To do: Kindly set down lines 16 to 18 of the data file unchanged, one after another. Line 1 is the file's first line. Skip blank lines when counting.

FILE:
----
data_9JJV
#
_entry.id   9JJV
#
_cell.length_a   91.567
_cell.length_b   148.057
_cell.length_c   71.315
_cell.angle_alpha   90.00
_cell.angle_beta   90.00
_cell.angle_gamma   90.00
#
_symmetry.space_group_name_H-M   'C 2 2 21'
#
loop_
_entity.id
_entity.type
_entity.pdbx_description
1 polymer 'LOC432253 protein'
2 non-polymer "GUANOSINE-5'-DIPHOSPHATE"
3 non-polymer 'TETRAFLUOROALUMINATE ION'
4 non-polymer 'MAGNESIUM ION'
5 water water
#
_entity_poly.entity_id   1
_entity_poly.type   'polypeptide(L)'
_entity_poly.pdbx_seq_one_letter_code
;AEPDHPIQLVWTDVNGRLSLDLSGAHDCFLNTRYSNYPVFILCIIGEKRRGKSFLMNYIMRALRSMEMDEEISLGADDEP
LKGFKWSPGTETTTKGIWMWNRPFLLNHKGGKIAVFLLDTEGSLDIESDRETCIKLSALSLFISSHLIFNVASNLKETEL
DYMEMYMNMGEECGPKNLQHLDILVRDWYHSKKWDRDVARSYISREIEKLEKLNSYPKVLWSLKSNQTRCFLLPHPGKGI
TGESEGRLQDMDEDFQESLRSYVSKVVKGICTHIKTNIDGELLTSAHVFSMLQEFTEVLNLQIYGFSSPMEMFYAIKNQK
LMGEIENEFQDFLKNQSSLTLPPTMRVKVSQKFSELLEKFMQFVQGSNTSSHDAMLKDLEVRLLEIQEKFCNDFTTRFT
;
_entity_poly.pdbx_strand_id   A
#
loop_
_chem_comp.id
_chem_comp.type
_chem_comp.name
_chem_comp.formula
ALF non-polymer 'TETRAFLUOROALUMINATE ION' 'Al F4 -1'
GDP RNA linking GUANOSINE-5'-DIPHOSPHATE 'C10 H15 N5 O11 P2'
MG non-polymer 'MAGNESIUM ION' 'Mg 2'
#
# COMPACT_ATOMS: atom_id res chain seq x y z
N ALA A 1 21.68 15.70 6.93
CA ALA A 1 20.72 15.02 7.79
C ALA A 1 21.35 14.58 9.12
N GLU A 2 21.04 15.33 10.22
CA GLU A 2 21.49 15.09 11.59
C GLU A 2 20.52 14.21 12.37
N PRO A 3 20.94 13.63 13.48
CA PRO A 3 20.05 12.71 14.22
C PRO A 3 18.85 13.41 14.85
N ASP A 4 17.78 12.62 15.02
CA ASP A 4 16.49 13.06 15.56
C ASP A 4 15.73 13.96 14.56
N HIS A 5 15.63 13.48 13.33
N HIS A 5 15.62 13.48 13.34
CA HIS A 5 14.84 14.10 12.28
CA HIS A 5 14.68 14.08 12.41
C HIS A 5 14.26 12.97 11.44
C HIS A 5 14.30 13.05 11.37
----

_entity.type
_entity.pdbx_description
1 polymer 'LOC432253 protein'